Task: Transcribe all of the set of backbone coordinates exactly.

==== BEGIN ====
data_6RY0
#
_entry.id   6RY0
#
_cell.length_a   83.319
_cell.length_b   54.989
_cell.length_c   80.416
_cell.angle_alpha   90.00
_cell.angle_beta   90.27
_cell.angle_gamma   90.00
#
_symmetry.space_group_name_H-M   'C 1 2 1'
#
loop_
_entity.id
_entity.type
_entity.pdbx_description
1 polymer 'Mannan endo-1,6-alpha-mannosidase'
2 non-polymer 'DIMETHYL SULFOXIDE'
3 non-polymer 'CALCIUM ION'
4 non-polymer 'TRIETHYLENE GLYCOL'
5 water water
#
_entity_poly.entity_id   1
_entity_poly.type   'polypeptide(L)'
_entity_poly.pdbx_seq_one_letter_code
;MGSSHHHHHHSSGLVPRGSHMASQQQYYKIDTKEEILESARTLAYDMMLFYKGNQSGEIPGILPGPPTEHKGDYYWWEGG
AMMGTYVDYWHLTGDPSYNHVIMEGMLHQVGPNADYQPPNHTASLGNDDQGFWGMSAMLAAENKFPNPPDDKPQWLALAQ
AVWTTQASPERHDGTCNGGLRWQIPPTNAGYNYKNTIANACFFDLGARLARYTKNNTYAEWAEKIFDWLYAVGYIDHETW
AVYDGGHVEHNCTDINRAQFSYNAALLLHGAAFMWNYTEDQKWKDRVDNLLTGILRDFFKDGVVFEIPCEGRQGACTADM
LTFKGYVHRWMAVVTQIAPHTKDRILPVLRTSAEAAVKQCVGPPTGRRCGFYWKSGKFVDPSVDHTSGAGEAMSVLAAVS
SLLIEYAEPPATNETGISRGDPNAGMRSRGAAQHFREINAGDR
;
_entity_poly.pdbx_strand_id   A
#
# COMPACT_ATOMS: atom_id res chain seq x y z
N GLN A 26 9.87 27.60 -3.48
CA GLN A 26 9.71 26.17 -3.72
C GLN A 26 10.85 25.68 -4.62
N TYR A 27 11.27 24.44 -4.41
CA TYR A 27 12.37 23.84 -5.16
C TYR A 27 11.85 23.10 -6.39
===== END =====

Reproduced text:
data_6RY0
#
_entry.id   6RY0
#
_cell.length_a   83.319
_cell.length_b   54.989
_cell.length_c   80.416
_cell.angle_alpha   90.00
_cell.angle_beta   90.27
_cell.angle_gamma   90.00
#
_symmetry.space_group_name_H-M   'C 1 2 1'
#
loop_
_entity.id
_entity.type
_entity.pdbx_description
1 polymer 'Mannan endo-1,6-alpha-mannosidase'
2 non-polymer 'DIMETHYL SULFOXIDE'
3 non-polymer 'CALCIUM ION'
4 non-polymer 'TRIETHYLENE GLYCOL'
5 water water
#
_entity_poly.entity_id   1
_entity_poly.type   'polypeptide(L)'
_entity_poly.pdbx_seq_one_letter_code
;MGSSHHHHHHSSGLVPRGSHMASQQQYYKIDTKEEILESARTLAYDMMLFYKGNQSGEIPGILPGPPTEHKGDYYWWEGG
AMMGTYVDYWHLTGDPSYNHVIMEGMLHQVGPNADYQPPNHTASLGNDDQGFWGMSAMLAAENKFPNPPDDKPQWLALAQ
AVWTTQASPERHDGTCNGGLRWQIPPTNAGYNYKNTIANACFFDLGARLARYTKNNTYAEWAEKIFDWLYAVGYIDHETW
AVYDGGHVEHNCTDINRAQFSYNAALLLHGAAFMWNYTEDQKWKDRVDNLLTGILRDFFKDGVVFEIPCEGRQGACTADM
LTFKGYVHRWMAVVTQIAPHTKDRILPVLRTSAEAAVKQCVGPPTGRRCGFYWKSGKFVDPSVDHTSGAGEAMSVLAAVS
SLLIEYAEPPATNETGISRGDPNAGMRSRGAAQHFREINAGDR
;
_entity_poly.pdbx_strand_id   A
#
# COMPACT_ATOMS: atom_id res chain seq x y z
N GLN A 26 9.87 27.60 -3.48
CA GLN A 26 9.71 26.17 -3.72
C GLN A 26 10.85 25.68 -4.62
N TYR A 27 11.27 24.44 -4.41
CA TYR A 27 12.37 23.84 -5.16
C TYR A 27 11.85 23.10 -6.39